White House Aide Miller Rows With CNN Reporter About Immigration Policy

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At a press briefing, Senior White House advisor Stephen Miller labeled a CNN reporter’s question as one of the most “outrageous, insulting, ignorant and foolish things” he has ever said.

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Miller and CNN’s Jim Acosta locked horns when the aide was asked about President Trump’s new immigration policy. In regards to the new system, which is skills-oriented and requires immigrants to already have a high level of English, Acosta asked Miller whether he thought that it went against American values.

In a lengthy speech, Acosta used the poem from the Statue of Liberty as the basis of his argument against Trump’s new immigration policy. He even suggested that the current administration was threatening to bring a “press 1 for English” approach to future policy.

“The Statue of Liberty says, “Give me your tired, your poor, your huddled masses.” Doesn’t say anything about speaking English or being a computer programmer,” Acosta said. “Aren’t you trying to change what it means to be an immigrant coming into this country if you’re telling them you have to speak English?”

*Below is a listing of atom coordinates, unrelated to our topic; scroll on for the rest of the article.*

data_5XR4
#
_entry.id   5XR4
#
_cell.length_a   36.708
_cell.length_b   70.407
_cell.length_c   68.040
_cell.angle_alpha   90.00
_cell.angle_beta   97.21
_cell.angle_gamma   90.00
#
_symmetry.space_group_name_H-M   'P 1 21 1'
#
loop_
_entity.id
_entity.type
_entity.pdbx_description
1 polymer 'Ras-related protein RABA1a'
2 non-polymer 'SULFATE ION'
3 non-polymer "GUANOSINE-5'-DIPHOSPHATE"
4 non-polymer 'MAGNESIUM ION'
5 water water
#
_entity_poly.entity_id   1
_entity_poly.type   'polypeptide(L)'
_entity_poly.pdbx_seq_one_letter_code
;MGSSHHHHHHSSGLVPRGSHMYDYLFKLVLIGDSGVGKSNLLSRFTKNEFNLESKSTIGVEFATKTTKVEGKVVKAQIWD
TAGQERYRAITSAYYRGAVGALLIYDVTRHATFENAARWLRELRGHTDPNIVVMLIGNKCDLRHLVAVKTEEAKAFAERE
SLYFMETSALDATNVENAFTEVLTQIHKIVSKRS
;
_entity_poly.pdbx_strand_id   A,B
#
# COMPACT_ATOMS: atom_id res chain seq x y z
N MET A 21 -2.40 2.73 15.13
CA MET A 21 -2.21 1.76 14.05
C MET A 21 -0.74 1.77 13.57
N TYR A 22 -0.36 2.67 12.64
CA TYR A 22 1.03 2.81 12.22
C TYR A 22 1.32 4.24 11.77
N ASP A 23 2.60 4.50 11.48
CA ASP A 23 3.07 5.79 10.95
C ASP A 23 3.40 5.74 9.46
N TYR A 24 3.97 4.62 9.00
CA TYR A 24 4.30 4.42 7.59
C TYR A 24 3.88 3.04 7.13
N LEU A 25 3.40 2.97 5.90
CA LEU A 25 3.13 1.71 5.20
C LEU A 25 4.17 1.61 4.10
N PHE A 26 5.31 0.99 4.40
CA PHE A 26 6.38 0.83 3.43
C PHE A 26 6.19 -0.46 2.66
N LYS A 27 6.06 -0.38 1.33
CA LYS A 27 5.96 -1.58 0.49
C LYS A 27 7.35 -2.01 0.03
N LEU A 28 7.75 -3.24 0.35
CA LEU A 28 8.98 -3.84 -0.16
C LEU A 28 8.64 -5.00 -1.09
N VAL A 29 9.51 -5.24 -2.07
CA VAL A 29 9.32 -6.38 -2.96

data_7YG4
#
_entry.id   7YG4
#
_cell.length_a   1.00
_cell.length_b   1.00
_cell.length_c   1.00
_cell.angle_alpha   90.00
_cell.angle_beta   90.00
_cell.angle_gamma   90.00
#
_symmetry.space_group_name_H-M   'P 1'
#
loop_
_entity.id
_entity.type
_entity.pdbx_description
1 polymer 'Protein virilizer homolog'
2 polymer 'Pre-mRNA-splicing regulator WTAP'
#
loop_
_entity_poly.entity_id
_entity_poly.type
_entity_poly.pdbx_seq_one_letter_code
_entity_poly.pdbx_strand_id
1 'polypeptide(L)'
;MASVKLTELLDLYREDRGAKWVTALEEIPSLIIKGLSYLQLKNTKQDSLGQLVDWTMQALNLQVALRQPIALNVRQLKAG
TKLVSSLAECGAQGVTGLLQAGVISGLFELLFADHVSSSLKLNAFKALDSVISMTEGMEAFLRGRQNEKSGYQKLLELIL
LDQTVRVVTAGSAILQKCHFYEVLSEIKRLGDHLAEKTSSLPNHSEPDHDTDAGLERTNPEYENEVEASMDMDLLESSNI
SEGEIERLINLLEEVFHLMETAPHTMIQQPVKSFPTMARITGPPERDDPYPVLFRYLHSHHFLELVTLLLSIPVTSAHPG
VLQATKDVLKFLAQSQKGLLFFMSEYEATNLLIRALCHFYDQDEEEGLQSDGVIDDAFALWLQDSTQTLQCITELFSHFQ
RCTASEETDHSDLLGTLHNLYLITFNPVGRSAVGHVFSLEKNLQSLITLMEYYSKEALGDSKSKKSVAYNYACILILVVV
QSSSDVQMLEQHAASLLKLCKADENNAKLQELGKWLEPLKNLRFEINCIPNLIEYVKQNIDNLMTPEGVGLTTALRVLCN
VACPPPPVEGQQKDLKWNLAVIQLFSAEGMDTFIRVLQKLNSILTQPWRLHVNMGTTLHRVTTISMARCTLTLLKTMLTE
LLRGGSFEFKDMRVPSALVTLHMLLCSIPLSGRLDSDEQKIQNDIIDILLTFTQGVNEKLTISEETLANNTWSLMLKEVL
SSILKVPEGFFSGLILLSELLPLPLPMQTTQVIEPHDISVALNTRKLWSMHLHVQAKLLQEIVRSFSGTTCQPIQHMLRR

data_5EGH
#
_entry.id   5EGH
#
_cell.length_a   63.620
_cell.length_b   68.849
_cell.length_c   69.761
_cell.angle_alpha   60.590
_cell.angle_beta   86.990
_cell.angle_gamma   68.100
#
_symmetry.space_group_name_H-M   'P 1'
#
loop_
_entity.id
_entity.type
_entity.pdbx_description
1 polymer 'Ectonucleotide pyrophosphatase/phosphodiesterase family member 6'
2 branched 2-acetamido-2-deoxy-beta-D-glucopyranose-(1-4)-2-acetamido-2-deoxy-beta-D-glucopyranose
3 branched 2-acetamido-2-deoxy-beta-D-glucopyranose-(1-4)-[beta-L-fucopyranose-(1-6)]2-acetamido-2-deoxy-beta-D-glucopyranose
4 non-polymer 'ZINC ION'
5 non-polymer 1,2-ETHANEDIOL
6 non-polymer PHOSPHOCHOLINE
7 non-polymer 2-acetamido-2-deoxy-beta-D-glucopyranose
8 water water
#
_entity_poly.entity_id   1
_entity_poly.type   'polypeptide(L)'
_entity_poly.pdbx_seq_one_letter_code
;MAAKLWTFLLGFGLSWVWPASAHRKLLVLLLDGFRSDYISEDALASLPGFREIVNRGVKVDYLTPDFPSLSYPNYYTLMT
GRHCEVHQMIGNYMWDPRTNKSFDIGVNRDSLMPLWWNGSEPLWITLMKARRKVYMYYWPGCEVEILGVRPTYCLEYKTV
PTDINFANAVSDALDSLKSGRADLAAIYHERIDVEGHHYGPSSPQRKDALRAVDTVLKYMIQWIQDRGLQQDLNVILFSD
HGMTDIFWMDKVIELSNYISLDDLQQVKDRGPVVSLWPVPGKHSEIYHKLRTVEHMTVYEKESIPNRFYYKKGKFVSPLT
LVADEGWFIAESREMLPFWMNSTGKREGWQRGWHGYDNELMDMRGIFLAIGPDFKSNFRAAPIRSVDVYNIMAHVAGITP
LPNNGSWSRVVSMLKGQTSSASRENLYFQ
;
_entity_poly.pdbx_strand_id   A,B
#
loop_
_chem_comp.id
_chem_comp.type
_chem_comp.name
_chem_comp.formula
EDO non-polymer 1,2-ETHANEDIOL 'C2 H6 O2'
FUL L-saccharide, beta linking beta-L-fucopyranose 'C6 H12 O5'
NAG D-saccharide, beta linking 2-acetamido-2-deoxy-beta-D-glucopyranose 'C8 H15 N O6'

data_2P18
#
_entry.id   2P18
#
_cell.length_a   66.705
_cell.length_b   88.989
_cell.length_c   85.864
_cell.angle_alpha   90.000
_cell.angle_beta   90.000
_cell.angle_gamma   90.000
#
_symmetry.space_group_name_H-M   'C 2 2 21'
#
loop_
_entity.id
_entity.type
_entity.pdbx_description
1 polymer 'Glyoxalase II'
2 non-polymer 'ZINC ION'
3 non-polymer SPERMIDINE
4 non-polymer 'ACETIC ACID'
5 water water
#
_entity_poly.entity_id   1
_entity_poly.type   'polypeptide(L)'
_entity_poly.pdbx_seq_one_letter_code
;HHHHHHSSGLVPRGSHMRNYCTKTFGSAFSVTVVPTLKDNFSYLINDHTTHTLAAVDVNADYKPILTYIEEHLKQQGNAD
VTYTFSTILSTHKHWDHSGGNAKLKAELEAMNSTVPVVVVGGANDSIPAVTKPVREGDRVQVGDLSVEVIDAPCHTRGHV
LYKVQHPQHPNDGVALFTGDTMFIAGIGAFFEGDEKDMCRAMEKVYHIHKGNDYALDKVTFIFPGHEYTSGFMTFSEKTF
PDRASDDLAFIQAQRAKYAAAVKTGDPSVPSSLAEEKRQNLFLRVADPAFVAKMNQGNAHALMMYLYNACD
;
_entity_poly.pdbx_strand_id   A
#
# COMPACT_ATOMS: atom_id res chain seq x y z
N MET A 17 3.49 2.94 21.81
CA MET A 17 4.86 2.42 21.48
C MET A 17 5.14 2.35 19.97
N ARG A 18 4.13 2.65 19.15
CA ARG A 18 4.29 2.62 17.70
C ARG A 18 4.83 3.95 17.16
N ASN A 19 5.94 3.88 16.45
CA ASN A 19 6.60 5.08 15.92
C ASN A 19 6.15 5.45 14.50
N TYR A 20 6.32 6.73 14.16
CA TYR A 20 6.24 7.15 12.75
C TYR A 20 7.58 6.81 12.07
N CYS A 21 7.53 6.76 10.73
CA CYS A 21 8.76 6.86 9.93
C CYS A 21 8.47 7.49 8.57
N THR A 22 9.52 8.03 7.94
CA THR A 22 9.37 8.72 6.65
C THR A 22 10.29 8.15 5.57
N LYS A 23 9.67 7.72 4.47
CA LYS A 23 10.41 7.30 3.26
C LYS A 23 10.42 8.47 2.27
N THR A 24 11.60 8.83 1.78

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However, Miller was having none of it and accused Acosta of using the poem out of context as it was not originally part of the Statue of Liberty. And that wasn’t all. Acosta believes that the policy is elitist and is designed to favor potential immigrants from English speaking countries such as the United Kingdom and Australia.

But Miller hit back once again, reminding Acosta that many immigrants from non-English speaking countries already have a high level of English. Furthermore, Miller claimed that Acosta’s statements only highlighted his “cosmopolitan bias.”

“That you think only people from Great Britain and Australia would speak English is so insulting to millions of hard working immigrants who do speak English from all over the world,” Miller said.

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The current immigration system would potentially be replaced by a “skills-based immigration system.” This would mean that the green card system would be replaced by an application process, favoring native-English speakers with high skill sets as a result.

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